... However, these species differ from our specimen in the following characteristics (Table 1): C. affine has a node formed by 2-3 cortical bands (Setchell and Gardner, 1930), while our specimen has only one band (Fig. 2); C. cimbricum f. flaccidum and C. codii have tetrasporangia partially covered by short cortical cells (Setchell and Gardner, 1930;Schneider and Searles, 1990: p. 379, as C. fastigiatum f. flaccidum; Cho and Fredericq, 2006), while in our specimen the tetrasporangia are naked (Figs. 3, 4); C. comptum has a much larger thallus and axes with a diameter at least twice the size of our specimen (Taylor, 1960), as well as more than four pericentral cells (Børgesen, 1924). C. leptozonum and C. reptans also have a greater number of pericentral cells, eight to ten cells longitudinally elongated in C. leptozonum (Littler et al., 2008), five in C. reptans (Cho and Fredericq, 2006), compared to just four in our specimen. Our alga is small in size, and while has a total height of 1.2 mm, larger than 1 mm exceptionally large specimens reported by Ballantine (1990), the diameter of the axes, the number of pericentral cells, and the nodal cortication fits the description of Ceramium bisporum. ...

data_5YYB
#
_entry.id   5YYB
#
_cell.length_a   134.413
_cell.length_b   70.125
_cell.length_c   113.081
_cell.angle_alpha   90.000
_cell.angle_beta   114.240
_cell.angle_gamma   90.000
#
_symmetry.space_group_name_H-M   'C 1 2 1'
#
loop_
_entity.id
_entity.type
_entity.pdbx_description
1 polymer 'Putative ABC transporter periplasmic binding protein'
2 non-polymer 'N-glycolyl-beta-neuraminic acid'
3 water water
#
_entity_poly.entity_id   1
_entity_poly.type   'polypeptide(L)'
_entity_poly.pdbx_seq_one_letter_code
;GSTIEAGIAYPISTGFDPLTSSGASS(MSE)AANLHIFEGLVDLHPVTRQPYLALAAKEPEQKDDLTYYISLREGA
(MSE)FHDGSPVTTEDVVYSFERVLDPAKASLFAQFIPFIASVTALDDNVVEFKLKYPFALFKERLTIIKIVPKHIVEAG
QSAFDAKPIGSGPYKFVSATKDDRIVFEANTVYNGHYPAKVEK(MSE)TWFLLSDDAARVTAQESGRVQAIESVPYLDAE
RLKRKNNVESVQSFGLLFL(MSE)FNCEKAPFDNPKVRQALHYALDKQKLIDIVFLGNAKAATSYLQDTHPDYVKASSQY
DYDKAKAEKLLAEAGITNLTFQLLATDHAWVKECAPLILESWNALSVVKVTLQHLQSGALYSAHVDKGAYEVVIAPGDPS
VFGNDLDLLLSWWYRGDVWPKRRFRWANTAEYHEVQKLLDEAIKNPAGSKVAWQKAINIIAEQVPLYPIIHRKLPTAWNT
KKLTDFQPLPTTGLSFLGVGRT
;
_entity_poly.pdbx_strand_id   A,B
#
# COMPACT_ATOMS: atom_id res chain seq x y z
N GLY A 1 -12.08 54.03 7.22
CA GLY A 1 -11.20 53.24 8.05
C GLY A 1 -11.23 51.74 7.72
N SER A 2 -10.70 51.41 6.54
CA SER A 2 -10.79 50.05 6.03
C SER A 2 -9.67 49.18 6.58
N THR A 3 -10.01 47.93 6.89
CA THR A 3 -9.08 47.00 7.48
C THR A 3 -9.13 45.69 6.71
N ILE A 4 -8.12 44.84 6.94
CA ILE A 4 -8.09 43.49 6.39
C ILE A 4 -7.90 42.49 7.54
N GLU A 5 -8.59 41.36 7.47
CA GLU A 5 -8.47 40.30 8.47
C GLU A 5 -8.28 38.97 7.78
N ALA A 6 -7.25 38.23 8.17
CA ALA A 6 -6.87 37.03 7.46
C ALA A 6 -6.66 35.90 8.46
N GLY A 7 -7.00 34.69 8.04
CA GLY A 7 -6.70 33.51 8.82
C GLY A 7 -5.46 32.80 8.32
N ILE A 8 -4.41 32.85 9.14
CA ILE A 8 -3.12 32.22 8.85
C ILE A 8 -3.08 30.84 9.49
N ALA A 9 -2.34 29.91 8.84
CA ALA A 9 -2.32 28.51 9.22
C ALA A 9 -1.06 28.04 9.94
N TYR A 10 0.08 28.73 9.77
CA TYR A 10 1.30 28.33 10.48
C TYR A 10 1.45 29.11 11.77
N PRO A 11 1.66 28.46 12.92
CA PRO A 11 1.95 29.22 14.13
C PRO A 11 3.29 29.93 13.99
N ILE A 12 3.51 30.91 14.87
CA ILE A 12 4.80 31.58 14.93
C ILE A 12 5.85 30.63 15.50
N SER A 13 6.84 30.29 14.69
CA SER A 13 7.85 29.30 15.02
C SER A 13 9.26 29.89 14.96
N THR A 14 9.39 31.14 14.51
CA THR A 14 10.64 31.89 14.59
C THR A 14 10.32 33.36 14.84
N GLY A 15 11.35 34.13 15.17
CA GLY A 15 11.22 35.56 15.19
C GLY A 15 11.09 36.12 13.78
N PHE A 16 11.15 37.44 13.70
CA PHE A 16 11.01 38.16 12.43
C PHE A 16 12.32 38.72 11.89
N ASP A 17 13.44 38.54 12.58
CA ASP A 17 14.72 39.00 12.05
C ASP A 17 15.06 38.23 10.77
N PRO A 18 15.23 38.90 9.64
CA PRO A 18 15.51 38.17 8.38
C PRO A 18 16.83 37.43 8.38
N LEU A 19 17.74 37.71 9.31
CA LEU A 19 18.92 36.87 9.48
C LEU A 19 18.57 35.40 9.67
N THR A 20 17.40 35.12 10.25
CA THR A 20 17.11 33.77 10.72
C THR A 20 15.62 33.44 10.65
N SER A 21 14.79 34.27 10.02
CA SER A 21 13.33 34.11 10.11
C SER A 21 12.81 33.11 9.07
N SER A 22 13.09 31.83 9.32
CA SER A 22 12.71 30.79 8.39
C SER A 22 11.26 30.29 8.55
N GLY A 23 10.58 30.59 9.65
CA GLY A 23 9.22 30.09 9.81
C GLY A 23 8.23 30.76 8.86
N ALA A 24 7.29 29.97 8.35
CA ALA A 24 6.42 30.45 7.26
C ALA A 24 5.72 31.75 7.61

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The presence of tetrahedrally divided tatrasporangia in Ceramium bisporum Ballantine is reported for the first time. The plant was found as epiphytic on calcareous Halimeda tuna in coral reef environment in Caribbean Colombia. The taxon represents a new record for the country.Presencia de tetrasporangios en Ceramium bisporum(Ceramiales, Rhodophyta)Se reporta por primera vez la presencia de tetrasporangios divididos tetrahedricamente para la especie Ceramium bisporum. El alga fue encontrada epífita del alga calcárea Halimeda tuna en arrecifes coralinos en el Caribe colombiano. El taxón representa un nuevo registro para el país.